When an Asian man sprayed bullets around a dance studio full of Asian revelers in California, it sent shockwaves through the community.
When another Asian man attacked fellow Asian and Hispanic farmworkers in the same state two days later, that shock turned to disbelief.
“What the hell is going on,” tweeted CNN correspondent Kyung Lah.
After Huu Can Tran, 72, was revealed as the suspect behind the massacre in Monterey Park on Saturday, an initial narrative of anti-Asian hate crime quickly gave way to a baffled groping for answers.
That was reinforced less than 48 hours later when Chunli Zhao was arrested on suspicion of multiple murders in the small rural community of Half Moon Bay.
For some Asian Americans, the sudden eruption of violence is a corruption of what they hold dear.
“Mass shootings are an American thing; it doesn’t happen in China, so that means Asians here have soaked up this Americanness,” longtime Monterey Park resident Wynn Liaw told AFP.
Despite perceptions, extreme gun violence carried out by Asians and Asian Americans is approximately proportionate to population size.
The nonpartisan Violence Project says 6.4% of mass shootings in the United States between 1966 and 2020 were carried out by an ethnic Asian.
2020 census figures show around 7.2% of the population of the United States identified as Asian or mixed Asian.
But for many Asian Americans, it doesn’t feel like that.
“People moved here because it was a Chinese community. They were more comfortable, and also it was safer,” said Liaw, who arrived as a child with her family from Wuhan in 1982.
“I lost my sense of security since Saturday.”
Monterey Park is a home away from home for its largely Asian community, a proudly – or stubbornly – unintegrated corner of melting pot America.
Two thirds of the 60,000 people who live there are Asian; Mandarin is more commonly heard than English in shops and banks, and street signs are dominated by Chinese characters.
Wedged between Los Angeles and the San Gabriel Valley, it was marketed as a “Chinese Beverly Hills” by a local real estate magnate, attracting Taiwanese, Hong Kongers and latterly mainland Chinese.
“It is the 1st Asian ethnoburb: an ethnic enclave in the ’burbs that thrives b/c it refuses to assimilate, instead unapologetically catering to its own immigrant community,” tweeted Bianca Mabute-Louie, a PhD candidate at Rice University.
“My grandparents never learned English yet thrived because of the ethnoburb.”
While the ethnoburb may have kept America out for the last few decades, the weekend’s mass shooting in Monterey Park brought America crashing in.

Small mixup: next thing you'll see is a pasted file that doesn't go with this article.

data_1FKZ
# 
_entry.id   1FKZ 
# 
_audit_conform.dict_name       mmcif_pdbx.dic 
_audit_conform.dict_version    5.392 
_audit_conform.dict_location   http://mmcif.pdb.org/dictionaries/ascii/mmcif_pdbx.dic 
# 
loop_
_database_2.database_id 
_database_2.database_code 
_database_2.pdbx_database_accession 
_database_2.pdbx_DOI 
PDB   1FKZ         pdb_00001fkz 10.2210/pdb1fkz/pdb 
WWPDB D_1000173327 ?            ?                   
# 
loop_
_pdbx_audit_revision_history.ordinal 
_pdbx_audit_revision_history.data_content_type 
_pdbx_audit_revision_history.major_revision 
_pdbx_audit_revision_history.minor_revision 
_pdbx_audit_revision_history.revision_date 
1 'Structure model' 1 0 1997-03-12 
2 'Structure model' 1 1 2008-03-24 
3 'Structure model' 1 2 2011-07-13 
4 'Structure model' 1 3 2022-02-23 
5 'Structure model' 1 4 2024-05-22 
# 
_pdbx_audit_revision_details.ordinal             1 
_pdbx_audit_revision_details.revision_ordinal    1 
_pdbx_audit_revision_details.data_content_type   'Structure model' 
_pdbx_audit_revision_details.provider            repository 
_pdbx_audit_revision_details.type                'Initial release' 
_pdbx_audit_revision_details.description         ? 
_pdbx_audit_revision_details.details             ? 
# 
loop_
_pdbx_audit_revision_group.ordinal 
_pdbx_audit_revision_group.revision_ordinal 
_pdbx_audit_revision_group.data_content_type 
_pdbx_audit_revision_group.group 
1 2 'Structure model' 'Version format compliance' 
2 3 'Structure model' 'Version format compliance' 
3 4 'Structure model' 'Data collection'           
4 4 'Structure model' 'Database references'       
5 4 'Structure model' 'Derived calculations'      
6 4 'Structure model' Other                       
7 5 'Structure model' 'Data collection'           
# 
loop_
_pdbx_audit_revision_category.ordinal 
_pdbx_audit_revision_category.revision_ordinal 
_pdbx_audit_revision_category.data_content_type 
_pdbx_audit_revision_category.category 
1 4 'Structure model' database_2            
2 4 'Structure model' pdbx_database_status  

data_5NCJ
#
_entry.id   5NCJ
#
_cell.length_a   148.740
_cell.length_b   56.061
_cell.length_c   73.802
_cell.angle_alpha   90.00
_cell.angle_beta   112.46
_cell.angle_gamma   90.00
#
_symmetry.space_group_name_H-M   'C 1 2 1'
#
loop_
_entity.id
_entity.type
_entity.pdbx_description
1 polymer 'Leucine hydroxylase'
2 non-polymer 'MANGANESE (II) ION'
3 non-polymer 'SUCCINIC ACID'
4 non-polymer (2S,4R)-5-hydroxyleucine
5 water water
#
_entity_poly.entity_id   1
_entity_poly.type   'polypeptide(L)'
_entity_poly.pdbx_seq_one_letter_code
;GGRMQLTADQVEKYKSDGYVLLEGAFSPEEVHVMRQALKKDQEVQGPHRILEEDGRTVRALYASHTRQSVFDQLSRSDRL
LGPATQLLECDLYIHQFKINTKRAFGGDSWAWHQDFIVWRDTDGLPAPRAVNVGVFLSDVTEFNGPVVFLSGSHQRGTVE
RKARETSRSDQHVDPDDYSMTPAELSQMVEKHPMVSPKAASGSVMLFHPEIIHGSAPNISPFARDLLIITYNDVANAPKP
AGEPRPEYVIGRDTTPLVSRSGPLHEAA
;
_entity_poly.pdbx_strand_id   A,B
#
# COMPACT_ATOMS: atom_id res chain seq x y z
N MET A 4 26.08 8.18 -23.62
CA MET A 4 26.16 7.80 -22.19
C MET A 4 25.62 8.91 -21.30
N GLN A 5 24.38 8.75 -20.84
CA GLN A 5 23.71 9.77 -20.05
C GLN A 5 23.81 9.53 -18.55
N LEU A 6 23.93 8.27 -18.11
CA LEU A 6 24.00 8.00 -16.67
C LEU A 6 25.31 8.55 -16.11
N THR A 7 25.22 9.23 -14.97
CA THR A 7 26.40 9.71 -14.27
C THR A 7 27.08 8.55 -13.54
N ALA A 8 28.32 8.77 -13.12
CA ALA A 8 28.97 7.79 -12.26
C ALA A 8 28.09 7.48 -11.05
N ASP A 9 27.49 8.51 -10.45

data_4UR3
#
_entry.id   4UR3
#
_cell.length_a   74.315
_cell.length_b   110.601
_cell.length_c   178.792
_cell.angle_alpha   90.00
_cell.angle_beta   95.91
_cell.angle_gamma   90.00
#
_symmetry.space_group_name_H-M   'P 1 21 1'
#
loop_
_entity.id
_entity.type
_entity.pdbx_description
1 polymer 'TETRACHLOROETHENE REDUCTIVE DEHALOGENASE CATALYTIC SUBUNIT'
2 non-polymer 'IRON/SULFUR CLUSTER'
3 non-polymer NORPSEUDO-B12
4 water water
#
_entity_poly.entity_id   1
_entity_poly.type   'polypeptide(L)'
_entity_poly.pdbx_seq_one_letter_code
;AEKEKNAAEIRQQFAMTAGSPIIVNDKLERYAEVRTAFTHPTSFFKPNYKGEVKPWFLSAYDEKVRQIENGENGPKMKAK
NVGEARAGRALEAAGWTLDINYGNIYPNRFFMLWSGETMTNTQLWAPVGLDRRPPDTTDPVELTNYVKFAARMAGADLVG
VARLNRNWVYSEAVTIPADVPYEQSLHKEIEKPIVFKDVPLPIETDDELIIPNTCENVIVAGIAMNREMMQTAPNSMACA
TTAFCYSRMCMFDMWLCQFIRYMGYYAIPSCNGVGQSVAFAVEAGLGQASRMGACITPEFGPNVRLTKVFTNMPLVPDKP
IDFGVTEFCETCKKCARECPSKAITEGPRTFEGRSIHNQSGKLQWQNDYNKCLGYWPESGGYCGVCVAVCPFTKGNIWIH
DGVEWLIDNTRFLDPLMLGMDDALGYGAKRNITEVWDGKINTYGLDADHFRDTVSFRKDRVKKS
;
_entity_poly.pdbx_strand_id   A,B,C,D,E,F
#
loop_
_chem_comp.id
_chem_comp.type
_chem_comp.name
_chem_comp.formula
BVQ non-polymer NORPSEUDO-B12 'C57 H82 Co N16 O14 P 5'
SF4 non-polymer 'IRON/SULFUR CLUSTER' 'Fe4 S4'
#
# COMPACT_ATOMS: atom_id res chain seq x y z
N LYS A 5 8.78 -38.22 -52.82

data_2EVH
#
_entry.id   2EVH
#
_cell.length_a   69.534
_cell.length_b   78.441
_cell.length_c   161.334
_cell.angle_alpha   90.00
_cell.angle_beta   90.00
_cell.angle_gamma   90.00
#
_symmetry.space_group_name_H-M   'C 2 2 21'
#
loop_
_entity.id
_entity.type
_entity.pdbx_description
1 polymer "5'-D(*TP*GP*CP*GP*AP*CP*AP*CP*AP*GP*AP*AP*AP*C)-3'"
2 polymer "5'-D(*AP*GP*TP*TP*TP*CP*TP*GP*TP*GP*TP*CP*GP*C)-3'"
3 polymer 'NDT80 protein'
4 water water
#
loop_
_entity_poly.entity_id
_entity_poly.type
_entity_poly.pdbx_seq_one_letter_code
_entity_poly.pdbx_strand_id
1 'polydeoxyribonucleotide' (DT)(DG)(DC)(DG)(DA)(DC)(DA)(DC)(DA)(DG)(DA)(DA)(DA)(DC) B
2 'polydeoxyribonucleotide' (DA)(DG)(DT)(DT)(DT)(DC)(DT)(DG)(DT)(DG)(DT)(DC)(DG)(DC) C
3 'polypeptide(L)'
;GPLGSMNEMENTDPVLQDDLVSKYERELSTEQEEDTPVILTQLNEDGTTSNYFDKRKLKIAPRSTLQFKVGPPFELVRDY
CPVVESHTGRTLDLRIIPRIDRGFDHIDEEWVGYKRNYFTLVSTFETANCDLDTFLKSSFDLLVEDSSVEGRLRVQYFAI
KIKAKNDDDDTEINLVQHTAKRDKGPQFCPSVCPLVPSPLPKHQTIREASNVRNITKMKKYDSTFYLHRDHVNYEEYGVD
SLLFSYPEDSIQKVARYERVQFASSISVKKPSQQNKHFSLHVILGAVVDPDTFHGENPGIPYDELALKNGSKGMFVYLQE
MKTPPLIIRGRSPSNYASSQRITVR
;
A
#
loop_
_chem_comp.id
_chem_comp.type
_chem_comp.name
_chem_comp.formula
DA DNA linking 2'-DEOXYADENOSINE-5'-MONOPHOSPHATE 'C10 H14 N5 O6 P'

Professor James Zarsadiaz, a specialist in Asian American history at the University of San Francisco, said the events of the last few days had been profoundly disorienting for the community.
“I think for a lot of Asian Americans, what occurred, especially Monterey Park… was jarring and triggering (because) we assumed that the acts that were committed were anti-Asian in nature,” he told AFP.
“But these two perpetrators are of Asian origin, and so it feels as if these are anomalies.”
Zarsadiaz said an emphasis on respect and reverence, rather than confrontation, undergirded a broader Asian culture, which is sometimes expressed in the stereotype that “they don’t complain.”
The flipside is that difficult emotions tend to get bottled up.
“There’s just a cultural notion that you ‘deal with it’,” he said.
“The Asian American community hasn’t really talked in a very satisfying way (about) mental health,” he said.
As Monterey Park and Half Moon Bay pass into the lexicon of American tragedy, alongside Sandy Hook, Uvalde and countless other sites of carnage, Zarsadiaz said there was a glimmer of hope that it could be a turning point for the Asian American community.
There are “Asian Americans who see these moments as actually a marker of political advocacy and action. Because, you know, this is obviously now about gun violence.”
For Wynn Liaw in Monterey Park, it is tough to accept that her once-idyllic home now bears the same stain that disfigures other parts of her adopted country.
She says she probably won’t, but she does think about leaving.
“I see people in China, they are almost in a childlike innocence,” she said.
“The government shutters them but there are no guns, they have no drug addiction. So it feels like being a child: they work hard, study hard and they play. They’re happy.”